The final version of the VA Office of Inspector General’s report on the electronic health record deployment at Mann-Grandstaff VA Medical Center was published on July 14.
As was noted when a draft of the report was released this past month, the VA watchdog undertook a rigorous review of the new Veterans Health Administration EHR, and found 149 instances of patient harm (mostly characterized as “minor,” but with a couple significant adverse events detailed by the IG) related to an element of the Oracle Cerner EHR known as the “unknown queue” – a glitch where the tool to manage orders with incomplete routing information failed to alert VA clinicians when those notes didn’t arrive where they were needed.
“The new EHR’s unknown queue represented an element that ultimately led to thousands of orders for medical care not being delivered to the requested service, placed patients at risk for incomplete care, and caused multiple events of patient harm,” said the OIG report. “Oracle Cerner failed to inform VA end-users of the existence of the unknown queue and put the burden on VA to identify and address the problem.”
Healthcare IT News has been chronicling the challenges with the VA’s rollout for some time.
Back in May 2021, reports first surfaced of potential patient safety concerns with the EHR at Spokane, Washington-based Mann-Grandstaff, the first go-live site for the VA’s massive health IT modernization project.
A team from the VHA National Center for Patient Safety team was sent to Spokane, where it identified some five dozen safety concerns across nine core domains, according to the report. “One of three concerns with the highest patient safety risk” was the unknown queue.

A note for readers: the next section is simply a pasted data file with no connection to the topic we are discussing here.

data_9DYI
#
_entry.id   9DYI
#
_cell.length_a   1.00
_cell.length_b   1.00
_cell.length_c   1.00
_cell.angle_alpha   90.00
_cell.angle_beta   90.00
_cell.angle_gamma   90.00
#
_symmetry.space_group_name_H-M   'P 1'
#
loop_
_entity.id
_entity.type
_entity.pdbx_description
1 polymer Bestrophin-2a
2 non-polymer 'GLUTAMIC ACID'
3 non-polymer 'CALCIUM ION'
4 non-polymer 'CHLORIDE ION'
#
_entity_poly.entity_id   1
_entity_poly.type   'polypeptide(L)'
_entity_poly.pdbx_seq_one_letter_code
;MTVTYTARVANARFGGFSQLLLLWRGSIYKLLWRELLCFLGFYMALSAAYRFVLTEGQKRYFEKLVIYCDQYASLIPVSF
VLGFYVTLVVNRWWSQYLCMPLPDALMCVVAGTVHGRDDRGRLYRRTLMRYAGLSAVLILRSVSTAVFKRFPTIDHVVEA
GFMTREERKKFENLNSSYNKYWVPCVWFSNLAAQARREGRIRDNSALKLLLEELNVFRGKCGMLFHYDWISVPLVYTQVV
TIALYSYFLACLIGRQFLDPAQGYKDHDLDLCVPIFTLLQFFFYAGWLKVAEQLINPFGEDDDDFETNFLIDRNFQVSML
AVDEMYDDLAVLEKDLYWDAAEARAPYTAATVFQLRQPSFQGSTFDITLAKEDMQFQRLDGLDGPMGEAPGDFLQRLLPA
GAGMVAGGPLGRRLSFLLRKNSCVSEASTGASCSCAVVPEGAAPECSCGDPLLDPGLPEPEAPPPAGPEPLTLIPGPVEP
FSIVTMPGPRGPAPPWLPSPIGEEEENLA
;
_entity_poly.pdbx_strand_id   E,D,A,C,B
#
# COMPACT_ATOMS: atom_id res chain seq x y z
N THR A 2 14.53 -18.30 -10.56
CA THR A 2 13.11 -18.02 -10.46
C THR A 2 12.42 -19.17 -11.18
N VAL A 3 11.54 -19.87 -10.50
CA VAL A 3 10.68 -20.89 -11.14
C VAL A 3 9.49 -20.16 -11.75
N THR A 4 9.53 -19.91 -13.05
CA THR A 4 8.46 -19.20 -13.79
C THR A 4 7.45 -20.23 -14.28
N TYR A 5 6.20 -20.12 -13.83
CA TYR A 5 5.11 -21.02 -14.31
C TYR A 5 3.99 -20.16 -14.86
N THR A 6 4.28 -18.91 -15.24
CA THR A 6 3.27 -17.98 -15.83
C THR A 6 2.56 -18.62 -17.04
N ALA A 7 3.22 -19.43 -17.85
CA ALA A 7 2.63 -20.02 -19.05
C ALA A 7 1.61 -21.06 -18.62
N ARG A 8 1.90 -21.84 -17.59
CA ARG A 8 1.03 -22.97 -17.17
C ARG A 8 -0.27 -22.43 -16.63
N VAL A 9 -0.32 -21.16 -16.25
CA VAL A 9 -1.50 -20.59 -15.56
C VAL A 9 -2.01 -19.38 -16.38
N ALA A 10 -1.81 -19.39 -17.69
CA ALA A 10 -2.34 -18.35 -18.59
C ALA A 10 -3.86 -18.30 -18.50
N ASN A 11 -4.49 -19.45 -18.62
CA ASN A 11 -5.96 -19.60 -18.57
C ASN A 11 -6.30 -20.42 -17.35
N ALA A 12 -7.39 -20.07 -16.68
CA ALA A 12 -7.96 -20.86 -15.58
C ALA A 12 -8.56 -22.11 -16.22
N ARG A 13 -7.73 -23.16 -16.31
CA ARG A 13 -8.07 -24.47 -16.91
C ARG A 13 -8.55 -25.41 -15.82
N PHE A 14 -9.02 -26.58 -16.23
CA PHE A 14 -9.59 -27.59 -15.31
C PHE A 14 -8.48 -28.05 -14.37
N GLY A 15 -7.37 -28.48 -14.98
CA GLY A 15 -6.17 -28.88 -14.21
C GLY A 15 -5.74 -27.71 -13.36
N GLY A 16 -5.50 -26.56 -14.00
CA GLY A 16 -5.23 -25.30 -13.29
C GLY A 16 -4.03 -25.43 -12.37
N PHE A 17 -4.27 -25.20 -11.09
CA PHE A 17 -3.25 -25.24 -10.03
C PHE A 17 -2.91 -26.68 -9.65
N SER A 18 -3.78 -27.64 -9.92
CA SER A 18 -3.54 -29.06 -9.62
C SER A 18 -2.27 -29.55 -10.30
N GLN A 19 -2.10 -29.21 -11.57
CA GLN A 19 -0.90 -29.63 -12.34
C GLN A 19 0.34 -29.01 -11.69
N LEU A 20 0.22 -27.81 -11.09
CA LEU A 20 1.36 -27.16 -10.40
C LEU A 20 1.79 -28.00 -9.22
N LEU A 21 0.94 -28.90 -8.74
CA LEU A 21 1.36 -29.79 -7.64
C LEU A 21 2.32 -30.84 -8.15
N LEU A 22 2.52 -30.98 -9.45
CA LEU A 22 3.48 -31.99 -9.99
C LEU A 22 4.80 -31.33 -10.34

Upon review, the OIG discovered that the EHR “sent thousands of orders for medical care to an undetectable location, or unknown queue, instead of the intended care or service location (e.g., specialty care, laboratory, diagnostic imaging).” The report notes that “every version of Oracle Cerner’s EHR has an option to activate the unknown queue.”
The goal of the queue is to capture provider orders that the software can’t deliver to the intended location. The problem is that the new EHR didn’t alert clinicians that the notes weren’t delivered to the intended location.
“From facility go-live in October 2020 through June 2021, the new EHR failed to deliver more than 11,000 orders for requested clinical services,” according to the OIG report. Moreover, the inspector general “did not identify any evidence that Oracle Cerner provided actionable information of the unknown queue to VA prior to go-live.”
In February 2022, “Oracle Cerner updated the new EHR with an alert to providers when they attempted to create an order with an unmatched location,” the report notes. “However, in May 2022 a VHA leader notified Oracle Cerner that the technology mitigations were inadequate and had not been wholly successful.
“On May 16, 2022, the OIG used the new EHR to generate a report of the orders in the unknown queue for VHA sites and found 206 orders,” it continues. “The OIG contacted facility leaders who reported using the VHA-established process to monitor and remediate the unknown queue but [explained] that gaps in the mitigation process could still lead to orders remaining in the queue.”
Going forward, said the OIG, “each facility that goes live with the new EHR will require an ongoing commitment from facility staff to monitor and address the new EHR’s unknown queue.”
OIG ‘remains concerned’
“The clinical review was multistep and enlisted varied healthcare providers and substantial staff hours,” said John D. Daigh Jr., assistant inspector general for healthcare inspections. “Assessments of patient safety events included evaluation of the severity of harm, likelihood of how frequently an event may occur, and detectability of the technology risk.”